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Somber and seductive, brooding and atmospheric, TAMARYN’s debut EP is filled with the kind of shimmering songs that alto chanteuses like NICO and SIOUXSIE SIOUX offered us in years past. Her voice is both a weight against the current of reverb-drenched guitars and a floating ornament atop the driving drums that underpin her songs. The music hovers between dark, tribal minimalism and lush post-punk grandiosity, infusing the familiar with the unexpected. Led Astray, Washed Ashore is an intriguing release to say the least.
The album opens with “Return to Surrender,” a song that invokes SIOUXSIE AND THE BANSHEES’ JuJu with muscular, echoing drums and a swirling soundscape. Like this song, most of the record captures a feeling of contemplative foreboding. Each track is rich with mystery in its own way, especially “The Unknown,” which makes a tantalizing use of layered vocal moans amidst pounding rhythms and guitars with a surf rock flair. There are no discernible lyrics besides the repetition of the words in the title, which creates an excellent unity of medium and message.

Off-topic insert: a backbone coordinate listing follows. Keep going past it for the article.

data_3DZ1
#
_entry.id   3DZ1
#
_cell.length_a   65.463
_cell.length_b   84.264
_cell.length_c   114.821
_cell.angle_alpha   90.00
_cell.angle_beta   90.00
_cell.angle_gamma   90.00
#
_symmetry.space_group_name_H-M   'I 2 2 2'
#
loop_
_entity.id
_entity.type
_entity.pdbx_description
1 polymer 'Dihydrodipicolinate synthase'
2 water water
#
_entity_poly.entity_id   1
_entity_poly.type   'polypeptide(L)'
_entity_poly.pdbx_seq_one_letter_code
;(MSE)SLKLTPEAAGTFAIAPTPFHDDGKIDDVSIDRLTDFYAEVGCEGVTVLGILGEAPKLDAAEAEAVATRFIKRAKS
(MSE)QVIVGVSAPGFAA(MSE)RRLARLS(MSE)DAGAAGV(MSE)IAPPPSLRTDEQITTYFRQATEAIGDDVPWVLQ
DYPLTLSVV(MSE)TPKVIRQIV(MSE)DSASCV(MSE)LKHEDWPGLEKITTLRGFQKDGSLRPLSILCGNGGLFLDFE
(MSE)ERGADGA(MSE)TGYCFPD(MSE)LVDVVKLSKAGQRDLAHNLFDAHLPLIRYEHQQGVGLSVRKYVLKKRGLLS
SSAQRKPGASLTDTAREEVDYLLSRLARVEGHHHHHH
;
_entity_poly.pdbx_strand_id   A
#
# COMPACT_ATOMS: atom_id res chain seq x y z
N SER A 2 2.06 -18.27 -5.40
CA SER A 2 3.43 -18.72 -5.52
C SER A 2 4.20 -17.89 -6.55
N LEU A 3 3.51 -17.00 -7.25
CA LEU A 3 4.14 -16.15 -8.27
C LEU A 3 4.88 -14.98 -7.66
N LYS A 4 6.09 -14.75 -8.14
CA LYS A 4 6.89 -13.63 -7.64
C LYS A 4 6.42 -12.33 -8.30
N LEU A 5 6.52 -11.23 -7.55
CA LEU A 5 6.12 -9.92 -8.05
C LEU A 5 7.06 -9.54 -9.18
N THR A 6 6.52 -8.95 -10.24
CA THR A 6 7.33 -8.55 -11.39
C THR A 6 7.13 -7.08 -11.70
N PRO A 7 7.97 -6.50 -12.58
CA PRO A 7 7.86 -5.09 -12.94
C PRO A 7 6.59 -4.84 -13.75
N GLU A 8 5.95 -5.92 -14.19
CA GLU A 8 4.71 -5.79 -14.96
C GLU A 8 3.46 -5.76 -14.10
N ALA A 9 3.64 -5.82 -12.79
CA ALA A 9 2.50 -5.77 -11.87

“Sarah In The Aeadrone” follows in a dirge-like fashion, with the more upbeat “Golden Song” and “Ashore” after that. The latter features the talents of NICK ZINNER of the YEAH YEAH YEAHS and TV ON THE RADIO’s JALEEL BUNTON. Both musicians reappear on the closing track, “Metal Beasts,” which is one of the more inventive songs on the album in terms of lyrics, music, and delivery. Tamaryn’s deliberate, enunciated, staccato vocals add another percussive element to mirror the drum line as the song slinks steadily forward, building up a slow groove that simmers with intensity. Never overstated and never too forceful, this record is powerful because of its restraint and mystery. Tamaryn’s self-released EP leaves one entranced yet stranded, wanting to hear more.
Catch Tamaryn ’s next live performance on August 29th at the CSV Theatre in NYC.
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